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My goal was to create a private key and to encrypt it with a strong cipher. That key would be used as a root certificate for an internal Certification Authority.

However, eventhough openssl supports AES 128 GCM, I cannot generate and encrypt a key using this encryption algorithm. OpenSSL reports error writing key. The AES 128/256 GCM both failed, however AES 128 CBC worked. What am I doing wrong? Do I need extra parameters when using GCM?

Here is the command:

$ openssl genpkey -out ca.key.pem -aes-128-gcm -algorithm rsa -pkeyopt rsa_keygen_bits:4096

The output is this:

.........................................................................+++
............................+++
Enter PEM pass phrase:
Verifying - Enter PEM pass phrase:
Error writing key
:error:23077006:PKCS12 routines:PKCS12_pbe_crypt:EVP lib:p12_decr.c:96:
:error:2306C067:PKCS12 routines:PKCS12_item_i2d_encrypt:encrypt error:p12_decr.c:175:
:error:2307D067:PKCS12 routines:PKCS8_encrypt:encrypt error:p12_p8e.c:88:

Note: most online resources are out-dated (footnote-1) and using the superseded genrsa, or -nodes/-des flags. So I use those online resources as a basis, plus the (also quite outdated) man pages of openssl and the "-help" flag of the various openssl commands to create the above, IMHO up-to-date, command.

In the above command, I've tried to replace -aes-128-gcm with:

-aes-256-gcm
-aes-128-xts
-aes-256-xts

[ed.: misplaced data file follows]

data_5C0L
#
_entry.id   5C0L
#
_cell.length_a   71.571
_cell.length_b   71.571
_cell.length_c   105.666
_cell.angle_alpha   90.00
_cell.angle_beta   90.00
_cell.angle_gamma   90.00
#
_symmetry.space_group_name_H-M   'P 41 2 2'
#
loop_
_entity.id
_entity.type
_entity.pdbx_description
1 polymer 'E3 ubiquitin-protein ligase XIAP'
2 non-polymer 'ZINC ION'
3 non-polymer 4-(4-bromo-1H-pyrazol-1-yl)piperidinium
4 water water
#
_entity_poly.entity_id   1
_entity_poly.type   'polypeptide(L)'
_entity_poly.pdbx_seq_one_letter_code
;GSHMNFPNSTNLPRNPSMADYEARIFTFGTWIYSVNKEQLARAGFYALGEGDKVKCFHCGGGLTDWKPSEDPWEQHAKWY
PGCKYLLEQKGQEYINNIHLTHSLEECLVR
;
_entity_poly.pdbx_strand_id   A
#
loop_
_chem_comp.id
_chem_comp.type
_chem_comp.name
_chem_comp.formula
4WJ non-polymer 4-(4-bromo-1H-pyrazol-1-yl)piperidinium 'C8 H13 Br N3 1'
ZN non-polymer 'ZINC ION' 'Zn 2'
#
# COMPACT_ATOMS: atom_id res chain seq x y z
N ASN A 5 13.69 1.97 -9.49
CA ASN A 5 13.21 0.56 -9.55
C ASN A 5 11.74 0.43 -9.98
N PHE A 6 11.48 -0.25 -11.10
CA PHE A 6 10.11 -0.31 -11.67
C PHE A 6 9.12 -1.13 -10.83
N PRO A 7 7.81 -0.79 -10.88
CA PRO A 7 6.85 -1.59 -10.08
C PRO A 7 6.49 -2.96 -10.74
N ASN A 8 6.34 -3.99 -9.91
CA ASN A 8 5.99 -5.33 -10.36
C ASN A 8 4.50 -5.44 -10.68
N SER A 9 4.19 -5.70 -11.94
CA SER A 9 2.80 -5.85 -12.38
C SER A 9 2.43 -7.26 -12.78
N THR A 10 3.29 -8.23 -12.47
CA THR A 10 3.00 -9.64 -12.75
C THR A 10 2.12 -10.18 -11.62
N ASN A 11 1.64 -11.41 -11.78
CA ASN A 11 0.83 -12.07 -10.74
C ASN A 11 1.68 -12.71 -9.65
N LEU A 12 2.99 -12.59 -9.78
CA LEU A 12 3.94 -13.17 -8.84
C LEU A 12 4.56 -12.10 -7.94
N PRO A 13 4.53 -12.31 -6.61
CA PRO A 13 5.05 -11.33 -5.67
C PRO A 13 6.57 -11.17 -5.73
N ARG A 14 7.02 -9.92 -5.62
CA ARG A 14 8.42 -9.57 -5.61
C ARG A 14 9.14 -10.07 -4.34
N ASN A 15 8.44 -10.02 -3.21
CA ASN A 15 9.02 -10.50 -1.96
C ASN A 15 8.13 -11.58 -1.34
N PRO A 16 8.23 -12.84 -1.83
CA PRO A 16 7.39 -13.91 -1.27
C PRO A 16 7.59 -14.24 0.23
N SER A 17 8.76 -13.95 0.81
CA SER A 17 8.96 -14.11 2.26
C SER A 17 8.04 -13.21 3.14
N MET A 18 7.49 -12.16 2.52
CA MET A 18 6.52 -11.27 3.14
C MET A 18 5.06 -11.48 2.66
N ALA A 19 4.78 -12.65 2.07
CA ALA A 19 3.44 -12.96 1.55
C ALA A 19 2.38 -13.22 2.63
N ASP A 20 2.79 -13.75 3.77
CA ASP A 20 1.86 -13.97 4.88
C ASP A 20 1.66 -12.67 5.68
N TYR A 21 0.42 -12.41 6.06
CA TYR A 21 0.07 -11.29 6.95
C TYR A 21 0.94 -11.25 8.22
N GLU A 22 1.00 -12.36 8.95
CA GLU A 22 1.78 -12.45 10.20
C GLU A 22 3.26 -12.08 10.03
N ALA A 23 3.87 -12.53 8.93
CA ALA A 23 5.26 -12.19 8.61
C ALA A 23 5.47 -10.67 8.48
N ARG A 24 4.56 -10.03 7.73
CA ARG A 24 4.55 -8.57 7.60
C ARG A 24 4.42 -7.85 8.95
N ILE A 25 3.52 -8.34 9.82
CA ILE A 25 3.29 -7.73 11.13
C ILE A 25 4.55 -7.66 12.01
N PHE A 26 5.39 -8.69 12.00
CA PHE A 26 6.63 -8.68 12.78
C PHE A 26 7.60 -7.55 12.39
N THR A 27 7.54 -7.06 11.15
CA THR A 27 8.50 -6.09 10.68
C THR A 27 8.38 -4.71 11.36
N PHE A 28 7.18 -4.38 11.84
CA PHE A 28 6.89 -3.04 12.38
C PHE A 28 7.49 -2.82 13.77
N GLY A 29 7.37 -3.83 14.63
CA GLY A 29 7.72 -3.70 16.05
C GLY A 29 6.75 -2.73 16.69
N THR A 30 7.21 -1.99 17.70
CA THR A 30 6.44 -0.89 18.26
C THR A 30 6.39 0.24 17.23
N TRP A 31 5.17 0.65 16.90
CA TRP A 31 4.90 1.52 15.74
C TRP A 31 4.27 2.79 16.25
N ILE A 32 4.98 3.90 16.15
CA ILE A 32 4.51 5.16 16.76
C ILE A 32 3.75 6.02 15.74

And all failed. The XTS ones failed with the following error:

:error:0D0A706C:asn1 encoding routines:PKCS5_pbe2_set_iv:cipher has no object identifier:p5_pbev2.c:103:
:error:2307D00D:PKCS12 routines:PKCS8_encrypt:ASN1 lib:p12_p8e.c:79:

Using:

-aes-128-cbc (like in an example in the man page from genpkey)
-aes128
-aes256

All worked fine.

Strangely all of the above ciphers are supported by the version of openssl I'm using.

$ openssl enc -help 2>&1 | grep aes | egrep "128|256"
-aes-128-cbc               -aes-128-cfb               -aes-128-cfb1
-aes-128-cfb8              -aes-128-ctr               -aes-128-ecb
-aes-128-gcm               -aes-128-ofb               -aes-128-xts
-aes-192-gcm               -aes-192-ofb               -aes-256-cbc
-aes-256-cfb               -aes-256-cfb1              -aes-256-cfb8
-aes-256-ctr               -aes-256-ecb               -aes-256-gcm
-aes-256-ofb               -aes-256-xts               -aes128
-aes192                    -aes256

Note: tested on Ubuntu 14.04.2, Debian 7.8 and CentOS 7. All exhibited the same behaviour.